Running Down the Trail at HURT Trail 100

This year’s race was preplanned in coordination with my wife to be only a 100K, only! With our new five month old and other family priorities, we could not afford the required time for long runs. So, we did what we could while taking care of those around us who need us the most. But a 100K is not really a 100K at HURT.
To start, it’s actually 67.3 miles instead of 62.5 and those extra steps really make a painful difference. The race directorate and volunteers make this event one if not the best endurance event on earth. They truly make you feel like family/ohana. The course is not easy with every step a chance for a twisted knee, slip off a steep ridge, and slide over slick boulders over a cliff or simply trip over infinite roots ready to catch your tired toes. No, this course is brutal every inch of the way. Maybe this is why people come here – to test themselves unlike they will ever be tested elsewhere. Maybe they are looking inward for a place that brings thing calmness, or they are just truly sadistic. Whatever the reason, people love this race. For me, I just love the outdoors!
Starting at 6:00 AM on a humid Saturday morning, the race started with the same ritual as always of traditional Hawaiian blessing as the stream moved underfoot. I planned on a five hour first loop, and managed this closely with little effort. My main rule is to not get injured on the first loop. Nutrition can be recovered, but a broken ankle cannot. The return to the start/finish was slightly under five hours and injury free. However, the humidity was building the course into an oven with no breeze in sight.
The second loop, planned for six hours, required more experience as I doubled my electrolytes given the weather and my hydration as well. I was drinking over 36 ounces per hour, and careful to monitor my symptoms for heat stroke. At one time, I was sweating profusely but getting cold. Years of experience told me to adjust my plan quickly as cramps would soon be found. Once the cramps started, I was ready and my system rebounded quickly to stave off them with the added fluids and electrolytes. The miles between 33 and 40 were difficult due to the weather and my lack of training. I fully expected this, and reduced my effort to compensate keeping my heart rate in check. My trail management saw me back at the start/finish around six hours with another boost of energy after seeing my wife and two boys. Then my stomach gave way! This is actually good timing, and I took care of business and tossed all sugars from nutrition plan. From here on out, it would be a non-sugar plan to allow my system to reset. With a kiss to my family, I was off on the third loop to meet my pacer at mile 47.
The march over to mile 47 was long a painful from being tired. The week of the race, I averaged about 3 hours of sleep taking care of the boys at night. My wife and I both work, so just because I want to run 100K doesn’t mean she has to suffer as well. This lack of sleep would bring out the walking zombie for most of the remaining race. My feet were also experiencing hot spots from the moisture of the water on sections of the trail, and I was also working through some chaffing in very private places. So, I marched through the complications to mile 47 – slowly. With my experienced pacer in hand, and darkness upon us, we continued through the night pushing past exhaustion that was so thick I truly could not force my eyes to remain open. My lights became a mesmerizing dance over the rainforest floor sending me into a deep walking restful state weaving from one edge of the trail to the other. My pacer continued to instruct me along this blind dance keeping me as safe as possible. We arrived at mile 53 where miso soup and salted potatoes helped keep me fueled.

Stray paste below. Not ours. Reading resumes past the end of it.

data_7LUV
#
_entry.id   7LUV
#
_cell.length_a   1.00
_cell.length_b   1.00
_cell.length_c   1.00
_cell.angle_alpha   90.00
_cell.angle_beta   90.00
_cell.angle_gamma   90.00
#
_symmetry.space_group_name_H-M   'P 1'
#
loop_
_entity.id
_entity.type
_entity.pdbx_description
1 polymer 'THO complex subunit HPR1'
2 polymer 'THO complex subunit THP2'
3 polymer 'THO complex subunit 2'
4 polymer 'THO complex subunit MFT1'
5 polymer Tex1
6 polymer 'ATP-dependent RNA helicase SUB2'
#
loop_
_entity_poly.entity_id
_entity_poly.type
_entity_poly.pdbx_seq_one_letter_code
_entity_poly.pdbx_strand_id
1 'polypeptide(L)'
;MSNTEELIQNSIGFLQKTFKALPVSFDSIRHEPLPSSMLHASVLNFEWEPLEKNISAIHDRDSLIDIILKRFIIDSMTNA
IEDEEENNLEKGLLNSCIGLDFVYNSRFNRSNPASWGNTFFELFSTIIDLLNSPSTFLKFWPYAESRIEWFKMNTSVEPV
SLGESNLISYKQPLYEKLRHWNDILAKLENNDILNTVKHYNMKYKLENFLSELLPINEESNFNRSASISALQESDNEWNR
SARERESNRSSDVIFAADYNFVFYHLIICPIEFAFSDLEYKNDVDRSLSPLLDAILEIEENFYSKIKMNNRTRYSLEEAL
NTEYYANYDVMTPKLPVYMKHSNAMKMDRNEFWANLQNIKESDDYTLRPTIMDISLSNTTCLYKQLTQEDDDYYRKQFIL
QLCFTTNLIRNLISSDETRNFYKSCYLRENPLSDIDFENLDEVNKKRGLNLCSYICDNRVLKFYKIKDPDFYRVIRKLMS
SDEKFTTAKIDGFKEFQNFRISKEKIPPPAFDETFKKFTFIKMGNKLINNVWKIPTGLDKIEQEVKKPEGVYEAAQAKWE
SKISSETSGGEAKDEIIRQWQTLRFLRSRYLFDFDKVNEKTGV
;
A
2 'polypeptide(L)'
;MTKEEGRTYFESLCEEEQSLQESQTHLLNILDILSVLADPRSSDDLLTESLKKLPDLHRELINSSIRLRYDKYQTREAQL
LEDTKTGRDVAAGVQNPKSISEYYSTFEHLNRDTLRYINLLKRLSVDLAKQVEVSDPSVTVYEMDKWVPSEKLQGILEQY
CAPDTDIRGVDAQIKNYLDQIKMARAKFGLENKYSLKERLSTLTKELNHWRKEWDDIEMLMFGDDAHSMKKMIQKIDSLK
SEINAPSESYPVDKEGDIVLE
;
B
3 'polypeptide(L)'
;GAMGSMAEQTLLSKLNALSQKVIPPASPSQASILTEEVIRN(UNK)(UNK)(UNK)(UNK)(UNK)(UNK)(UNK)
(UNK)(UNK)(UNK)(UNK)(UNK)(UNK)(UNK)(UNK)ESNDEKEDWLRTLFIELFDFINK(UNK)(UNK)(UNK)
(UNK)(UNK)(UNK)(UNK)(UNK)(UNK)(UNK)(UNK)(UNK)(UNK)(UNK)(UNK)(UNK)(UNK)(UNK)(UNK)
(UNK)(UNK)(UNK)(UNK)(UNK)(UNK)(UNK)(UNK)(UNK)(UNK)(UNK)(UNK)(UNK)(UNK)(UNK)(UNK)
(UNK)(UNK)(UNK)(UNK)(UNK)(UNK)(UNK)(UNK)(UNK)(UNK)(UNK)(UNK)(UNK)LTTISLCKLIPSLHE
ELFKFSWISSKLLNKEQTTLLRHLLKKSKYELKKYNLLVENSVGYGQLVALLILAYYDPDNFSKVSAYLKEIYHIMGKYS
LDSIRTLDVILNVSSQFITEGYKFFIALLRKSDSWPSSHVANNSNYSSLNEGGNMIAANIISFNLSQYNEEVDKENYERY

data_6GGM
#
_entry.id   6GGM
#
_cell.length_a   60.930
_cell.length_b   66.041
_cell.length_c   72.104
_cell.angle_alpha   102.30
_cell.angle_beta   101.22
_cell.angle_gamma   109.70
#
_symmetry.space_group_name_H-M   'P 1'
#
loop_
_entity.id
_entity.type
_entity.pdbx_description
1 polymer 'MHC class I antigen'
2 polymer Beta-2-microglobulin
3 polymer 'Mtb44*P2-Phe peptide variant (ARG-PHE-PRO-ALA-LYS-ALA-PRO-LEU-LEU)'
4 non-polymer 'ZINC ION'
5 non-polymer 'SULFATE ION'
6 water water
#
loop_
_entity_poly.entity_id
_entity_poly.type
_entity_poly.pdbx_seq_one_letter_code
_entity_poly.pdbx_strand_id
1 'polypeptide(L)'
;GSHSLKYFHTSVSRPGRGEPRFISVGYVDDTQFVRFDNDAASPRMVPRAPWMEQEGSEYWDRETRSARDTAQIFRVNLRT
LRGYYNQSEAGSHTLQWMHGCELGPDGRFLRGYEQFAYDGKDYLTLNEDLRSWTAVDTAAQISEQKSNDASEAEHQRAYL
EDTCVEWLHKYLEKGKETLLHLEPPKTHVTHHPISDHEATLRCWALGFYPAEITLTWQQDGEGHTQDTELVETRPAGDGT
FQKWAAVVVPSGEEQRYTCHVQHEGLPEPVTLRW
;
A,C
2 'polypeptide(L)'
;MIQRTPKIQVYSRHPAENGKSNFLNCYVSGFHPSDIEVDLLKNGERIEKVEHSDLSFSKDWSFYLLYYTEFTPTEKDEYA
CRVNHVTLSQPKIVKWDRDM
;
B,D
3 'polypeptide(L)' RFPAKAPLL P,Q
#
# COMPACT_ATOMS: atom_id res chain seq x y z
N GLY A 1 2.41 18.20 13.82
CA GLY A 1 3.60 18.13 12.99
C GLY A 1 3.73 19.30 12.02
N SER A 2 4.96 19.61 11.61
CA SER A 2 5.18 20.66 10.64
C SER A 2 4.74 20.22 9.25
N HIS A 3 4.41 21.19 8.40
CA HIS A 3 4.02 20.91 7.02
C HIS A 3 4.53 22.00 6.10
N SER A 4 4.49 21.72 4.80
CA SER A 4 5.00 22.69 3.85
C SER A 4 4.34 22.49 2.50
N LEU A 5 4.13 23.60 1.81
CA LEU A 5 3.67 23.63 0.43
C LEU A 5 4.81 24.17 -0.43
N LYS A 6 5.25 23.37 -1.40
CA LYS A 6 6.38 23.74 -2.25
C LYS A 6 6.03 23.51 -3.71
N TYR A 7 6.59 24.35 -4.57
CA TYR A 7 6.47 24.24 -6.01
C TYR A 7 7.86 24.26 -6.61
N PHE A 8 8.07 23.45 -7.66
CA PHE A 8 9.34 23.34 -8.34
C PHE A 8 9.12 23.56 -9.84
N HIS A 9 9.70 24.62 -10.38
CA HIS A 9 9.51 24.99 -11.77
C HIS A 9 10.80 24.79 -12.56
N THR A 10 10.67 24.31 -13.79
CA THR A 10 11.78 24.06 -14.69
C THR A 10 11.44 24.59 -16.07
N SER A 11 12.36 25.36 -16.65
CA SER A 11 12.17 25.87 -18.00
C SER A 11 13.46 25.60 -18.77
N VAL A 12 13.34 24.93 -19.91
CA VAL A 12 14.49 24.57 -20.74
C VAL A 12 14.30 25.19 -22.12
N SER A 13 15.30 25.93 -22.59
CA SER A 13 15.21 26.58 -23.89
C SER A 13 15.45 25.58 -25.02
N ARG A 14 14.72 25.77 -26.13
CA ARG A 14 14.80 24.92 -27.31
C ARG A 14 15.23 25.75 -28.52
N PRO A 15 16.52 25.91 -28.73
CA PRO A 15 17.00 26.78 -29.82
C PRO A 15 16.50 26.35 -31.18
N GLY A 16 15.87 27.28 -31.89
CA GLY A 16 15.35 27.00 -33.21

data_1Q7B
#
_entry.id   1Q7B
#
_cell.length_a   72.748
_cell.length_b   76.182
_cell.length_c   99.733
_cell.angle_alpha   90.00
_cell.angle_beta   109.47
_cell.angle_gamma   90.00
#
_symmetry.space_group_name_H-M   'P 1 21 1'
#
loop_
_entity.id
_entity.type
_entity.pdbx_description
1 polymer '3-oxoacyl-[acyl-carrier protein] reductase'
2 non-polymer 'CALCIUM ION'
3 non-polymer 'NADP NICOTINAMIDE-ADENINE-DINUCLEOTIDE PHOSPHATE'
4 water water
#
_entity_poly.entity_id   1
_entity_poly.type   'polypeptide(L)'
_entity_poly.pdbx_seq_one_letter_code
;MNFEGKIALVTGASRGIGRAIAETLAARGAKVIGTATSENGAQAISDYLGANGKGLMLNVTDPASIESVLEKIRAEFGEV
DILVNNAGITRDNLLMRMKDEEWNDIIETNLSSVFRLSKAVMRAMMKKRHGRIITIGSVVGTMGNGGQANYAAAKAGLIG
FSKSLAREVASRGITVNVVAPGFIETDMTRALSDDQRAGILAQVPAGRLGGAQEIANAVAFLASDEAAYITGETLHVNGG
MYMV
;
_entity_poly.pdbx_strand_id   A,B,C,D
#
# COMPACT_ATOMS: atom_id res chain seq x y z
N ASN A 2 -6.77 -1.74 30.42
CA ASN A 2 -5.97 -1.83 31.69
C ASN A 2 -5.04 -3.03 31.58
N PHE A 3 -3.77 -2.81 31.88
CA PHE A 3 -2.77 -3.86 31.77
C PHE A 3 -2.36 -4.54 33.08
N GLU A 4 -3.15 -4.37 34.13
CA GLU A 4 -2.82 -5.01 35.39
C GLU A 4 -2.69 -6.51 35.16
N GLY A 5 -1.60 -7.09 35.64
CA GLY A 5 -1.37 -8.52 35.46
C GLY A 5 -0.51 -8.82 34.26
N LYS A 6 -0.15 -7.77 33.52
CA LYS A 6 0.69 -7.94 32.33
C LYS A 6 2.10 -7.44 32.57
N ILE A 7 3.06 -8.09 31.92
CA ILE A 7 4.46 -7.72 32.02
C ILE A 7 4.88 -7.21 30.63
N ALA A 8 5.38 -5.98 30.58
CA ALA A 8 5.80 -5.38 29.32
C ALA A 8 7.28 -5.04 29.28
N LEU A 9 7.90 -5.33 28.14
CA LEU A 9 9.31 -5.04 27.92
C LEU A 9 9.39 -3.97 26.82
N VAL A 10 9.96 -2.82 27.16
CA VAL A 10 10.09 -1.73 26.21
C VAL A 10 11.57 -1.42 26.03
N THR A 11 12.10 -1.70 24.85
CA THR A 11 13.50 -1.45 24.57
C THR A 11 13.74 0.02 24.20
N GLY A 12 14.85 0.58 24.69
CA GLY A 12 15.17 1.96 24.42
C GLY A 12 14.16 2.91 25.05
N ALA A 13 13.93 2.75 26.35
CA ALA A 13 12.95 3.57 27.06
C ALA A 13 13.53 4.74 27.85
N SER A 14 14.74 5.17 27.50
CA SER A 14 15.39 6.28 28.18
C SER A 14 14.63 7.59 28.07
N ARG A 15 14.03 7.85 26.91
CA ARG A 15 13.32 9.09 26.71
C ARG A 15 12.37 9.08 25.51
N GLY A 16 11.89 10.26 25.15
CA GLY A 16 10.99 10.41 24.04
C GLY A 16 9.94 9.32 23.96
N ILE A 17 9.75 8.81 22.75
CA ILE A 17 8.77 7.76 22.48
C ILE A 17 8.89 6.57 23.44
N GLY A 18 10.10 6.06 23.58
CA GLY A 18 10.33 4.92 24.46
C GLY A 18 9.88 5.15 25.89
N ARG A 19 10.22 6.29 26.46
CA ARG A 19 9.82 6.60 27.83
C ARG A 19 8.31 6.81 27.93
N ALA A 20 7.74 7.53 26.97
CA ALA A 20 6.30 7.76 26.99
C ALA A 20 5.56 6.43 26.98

The zombie march continued as we ascended the ridge again and crawled our way over to the start/finish where I knew without a doubt I was done. The third loop took over eleven hours! I went to the first aid tent hoping that the feet were so badly damaged that I couldn’t continue. Slowly my shoes were removed and Injini socks to expose the very red and soft feet, with little to no damage – only a few blisters. I asked to have the blisters drained, taped and switched shoes and socks. I knew I was going back out to finish this experience. I only needed 7.3 painful miles of sleep walking!
My pacer and I went out, back up the series of climbs that would see me wobble here, sit down there and even sleep for five minutes by a trash can. There was no running available as my feet, chaffing and closed eyes wouldn’t allow this. My only hope was the sunrise!
We pushed on around the course, most of which is a blur now. Then the sun began to illuminate the sky, and I slowly returned to reality. Down into Paradise Park we went somehow getting to mile 67.3, my goal and promise to my wife – to not go for the 100 miles this year. I’m very glad I promised her that I would stop since this effort took me 25 hours and 31 minutes of absolute effort.
During the race, my face showed signs of edema from the radiation therapy but this has slowly resolved after about 24 hours. Sun exposure on this course is almost zero allowing me to run with comfort. The biggest challenge is still my saliva glands that just cannot produce enough to aid with certain dry foods like breads. But overall, I am very pleased with my performance given my focus on family after a full year of making it through a high risk pregnancy and seeing a healthy new addition to our family. Yes, 2010 was a difficult year making this year’s HURT even more special.

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